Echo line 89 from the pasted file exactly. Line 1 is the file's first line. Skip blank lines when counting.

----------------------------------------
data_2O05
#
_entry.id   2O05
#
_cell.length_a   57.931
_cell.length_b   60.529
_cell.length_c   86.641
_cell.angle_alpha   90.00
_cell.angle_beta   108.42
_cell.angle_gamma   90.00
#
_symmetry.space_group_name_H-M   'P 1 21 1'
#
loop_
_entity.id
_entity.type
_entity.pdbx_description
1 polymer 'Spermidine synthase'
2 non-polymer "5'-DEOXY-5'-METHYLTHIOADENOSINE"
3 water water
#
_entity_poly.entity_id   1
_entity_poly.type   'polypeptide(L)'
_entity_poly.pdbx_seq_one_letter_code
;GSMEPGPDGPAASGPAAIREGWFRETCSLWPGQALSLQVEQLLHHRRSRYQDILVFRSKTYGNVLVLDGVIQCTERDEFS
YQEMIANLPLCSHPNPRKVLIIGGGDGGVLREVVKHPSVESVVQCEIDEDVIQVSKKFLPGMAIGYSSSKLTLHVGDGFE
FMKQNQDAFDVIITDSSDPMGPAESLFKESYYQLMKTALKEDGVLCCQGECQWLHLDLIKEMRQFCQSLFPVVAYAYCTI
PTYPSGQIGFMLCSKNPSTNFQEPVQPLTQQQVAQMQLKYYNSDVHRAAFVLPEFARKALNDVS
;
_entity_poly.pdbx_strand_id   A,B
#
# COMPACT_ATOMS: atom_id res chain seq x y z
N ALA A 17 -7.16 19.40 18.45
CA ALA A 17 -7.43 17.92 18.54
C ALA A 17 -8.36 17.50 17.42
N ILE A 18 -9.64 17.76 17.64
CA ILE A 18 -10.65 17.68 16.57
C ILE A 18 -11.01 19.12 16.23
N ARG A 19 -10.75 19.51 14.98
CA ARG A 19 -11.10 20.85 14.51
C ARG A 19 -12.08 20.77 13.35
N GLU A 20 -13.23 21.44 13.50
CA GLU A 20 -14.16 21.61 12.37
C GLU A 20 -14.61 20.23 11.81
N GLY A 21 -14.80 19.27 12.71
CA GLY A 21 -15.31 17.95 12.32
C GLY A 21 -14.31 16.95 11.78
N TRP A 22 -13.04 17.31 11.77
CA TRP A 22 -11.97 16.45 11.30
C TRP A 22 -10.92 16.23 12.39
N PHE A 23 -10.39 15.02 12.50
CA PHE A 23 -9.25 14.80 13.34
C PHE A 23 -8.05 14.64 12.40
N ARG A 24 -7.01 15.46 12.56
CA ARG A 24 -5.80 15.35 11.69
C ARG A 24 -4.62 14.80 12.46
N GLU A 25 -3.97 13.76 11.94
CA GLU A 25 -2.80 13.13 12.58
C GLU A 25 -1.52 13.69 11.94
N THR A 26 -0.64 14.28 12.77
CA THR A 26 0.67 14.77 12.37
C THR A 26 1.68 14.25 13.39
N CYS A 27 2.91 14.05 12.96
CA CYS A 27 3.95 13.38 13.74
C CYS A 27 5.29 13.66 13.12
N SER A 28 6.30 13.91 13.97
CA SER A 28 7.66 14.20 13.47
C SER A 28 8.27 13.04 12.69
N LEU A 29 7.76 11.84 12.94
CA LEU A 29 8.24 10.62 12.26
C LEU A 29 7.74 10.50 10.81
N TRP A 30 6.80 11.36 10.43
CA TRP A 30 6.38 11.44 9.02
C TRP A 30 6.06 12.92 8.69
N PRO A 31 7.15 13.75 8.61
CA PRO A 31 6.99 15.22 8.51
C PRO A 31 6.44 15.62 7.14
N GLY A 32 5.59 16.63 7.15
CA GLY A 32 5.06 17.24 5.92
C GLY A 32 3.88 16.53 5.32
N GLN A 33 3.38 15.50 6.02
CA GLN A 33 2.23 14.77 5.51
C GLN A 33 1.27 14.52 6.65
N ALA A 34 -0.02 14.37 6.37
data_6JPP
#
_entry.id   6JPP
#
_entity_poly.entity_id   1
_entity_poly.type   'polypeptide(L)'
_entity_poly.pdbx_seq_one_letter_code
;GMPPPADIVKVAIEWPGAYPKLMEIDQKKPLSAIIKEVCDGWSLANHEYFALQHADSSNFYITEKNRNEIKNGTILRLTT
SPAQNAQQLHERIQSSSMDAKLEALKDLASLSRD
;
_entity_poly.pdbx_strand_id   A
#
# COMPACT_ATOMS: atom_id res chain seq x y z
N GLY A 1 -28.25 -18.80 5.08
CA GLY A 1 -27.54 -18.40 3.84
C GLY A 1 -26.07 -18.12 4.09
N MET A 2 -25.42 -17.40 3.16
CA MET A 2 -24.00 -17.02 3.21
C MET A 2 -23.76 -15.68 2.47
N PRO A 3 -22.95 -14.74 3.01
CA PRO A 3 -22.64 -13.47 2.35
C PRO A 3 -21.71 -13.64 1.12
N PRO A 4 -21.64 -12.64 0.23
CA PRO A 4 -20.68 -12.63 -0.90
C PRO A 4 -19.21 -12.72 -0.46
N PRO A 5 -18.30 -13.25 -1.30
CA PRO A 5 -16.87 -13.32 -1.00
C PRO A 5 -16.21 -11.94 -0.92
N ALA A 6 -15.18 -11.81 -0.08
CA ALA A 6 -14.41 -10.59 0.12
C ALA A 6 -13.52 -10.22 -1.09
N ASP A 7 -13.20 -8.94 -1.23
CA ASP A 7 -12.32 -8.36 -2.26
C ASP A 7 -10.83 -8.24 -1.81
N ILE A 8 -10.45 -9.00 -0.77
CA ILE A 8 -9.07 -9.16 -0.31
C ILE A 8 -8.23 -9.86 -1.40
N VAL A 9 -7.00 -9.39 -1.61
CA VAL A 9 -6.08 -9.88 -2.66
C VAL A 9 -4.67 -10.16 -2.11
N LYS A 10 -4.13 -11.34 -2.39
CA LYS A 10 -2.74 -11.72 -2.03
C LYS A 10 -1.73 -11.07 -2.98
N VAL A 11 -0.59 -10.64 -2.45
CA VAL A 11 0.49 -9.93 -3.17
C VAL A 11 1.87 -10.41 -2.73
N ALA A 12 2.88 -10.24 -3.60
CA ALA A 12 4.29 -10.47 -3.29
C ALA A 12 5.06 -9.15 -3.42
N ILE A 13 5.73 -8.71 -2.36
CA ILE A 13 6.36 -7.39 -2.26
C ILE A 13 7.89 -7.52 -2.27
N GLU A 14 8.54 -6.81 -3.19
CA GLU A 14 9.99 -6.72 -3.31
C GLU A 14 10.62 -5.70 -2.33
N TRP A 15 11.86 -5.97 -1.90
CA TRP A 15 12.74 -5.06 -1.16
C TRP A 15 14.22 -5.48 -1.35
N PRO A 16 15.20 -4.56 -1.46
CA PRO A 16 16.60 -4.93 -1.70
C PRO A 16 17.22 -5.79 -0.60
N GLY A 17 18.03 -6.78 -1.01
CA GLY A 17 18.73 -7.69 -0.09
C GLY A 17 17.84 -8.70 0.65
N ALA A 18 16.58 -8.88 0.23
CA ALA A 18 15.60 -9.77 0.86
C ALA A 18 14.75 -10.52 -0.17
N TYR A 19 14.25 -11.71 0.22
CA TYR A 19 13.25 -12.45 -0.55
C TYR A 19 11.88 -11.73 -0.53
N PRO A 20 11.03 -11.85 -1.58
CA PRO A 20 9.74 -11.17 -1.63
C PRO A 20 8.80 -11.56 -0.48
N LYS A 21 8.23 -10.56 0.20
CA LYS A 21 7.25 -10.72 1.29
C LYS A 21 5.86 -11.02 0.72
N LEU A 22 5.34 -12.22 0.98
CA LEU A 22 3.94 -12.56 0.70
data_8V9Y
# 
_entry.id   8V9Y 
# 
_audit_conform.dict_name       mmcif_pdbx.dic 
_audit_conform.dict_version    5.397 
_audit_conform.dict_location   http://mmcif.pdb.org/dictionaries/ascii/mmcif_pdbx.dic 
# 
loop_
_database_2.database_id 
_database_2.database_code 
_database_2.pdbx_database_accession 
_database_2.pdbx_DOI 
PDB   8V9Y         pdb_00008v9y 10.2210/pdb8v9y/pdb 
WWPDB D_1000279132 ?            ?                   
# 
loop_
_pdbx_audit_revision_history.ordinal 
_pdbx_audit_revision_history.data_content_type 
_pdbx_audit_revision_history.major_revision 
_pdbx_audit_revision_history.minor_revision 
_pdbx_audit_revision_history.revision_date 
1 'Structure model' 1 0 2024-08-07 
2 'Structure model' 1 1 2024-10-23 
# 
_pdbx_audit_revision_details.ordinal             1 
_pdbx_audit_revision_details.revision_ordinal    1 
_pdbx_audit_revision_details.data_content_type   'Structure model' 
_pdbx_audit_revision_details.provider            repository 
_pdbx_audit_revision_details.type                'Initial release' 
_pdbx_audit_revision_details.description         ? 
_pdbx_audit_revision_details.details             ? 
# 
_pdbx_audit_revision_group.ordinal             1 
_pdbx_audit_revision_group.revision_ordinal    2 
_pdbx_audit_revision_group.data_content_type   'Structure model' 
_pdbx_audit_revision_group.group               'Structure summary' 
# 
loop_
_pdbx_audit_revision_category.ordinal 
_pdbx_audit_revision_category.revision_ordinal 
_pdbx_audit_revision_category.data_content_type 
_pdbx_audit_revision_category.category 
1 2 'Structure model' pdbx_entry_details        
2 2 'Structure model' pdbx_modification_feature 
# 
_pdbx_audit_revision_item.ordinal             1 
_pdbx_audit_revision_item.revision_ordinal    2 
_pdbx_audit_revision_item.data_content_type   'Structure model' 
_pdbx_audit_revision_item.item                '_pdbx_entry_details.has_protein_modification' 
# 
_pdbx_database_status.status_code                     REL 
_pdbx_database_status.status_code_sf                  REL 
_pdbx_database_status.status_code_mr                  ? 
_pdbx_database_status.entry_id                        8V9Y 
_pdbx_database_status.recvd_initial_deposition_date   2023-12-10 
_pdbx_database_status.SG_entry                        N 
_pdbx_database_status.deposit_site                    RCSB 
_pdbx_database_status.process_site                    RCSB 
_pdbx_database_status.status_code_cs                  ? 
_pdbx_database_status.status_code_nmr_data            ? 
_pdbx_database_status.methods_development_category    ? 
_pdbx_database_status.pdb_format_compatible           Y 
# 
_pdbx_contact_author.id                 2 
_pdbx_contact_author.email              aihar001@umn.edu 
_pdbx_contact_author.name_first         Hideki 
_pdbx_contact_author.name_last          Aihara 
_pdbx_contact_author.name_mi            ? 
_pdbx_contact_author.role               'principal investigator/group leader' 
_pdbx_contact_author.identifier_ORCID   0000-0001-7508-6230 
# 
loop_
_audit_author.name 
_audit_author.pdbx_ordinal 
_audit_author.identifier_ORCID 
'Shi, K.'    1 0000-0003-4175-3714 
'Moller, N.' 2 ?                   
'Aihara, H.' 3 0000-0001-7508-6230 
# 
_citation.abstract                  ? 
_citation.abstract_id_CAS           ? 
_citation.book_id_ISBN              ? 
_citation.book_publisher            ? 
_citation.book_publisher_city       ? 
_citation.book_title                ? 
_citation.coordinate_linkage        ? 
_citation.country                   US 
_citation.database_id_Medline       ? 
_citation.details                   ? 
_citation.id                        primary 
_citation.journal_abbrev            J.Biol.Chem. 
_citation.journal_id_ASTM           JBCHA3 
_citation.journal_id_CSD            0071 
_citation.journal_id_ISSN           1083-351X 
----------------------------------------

_entity_poly.entity_id   1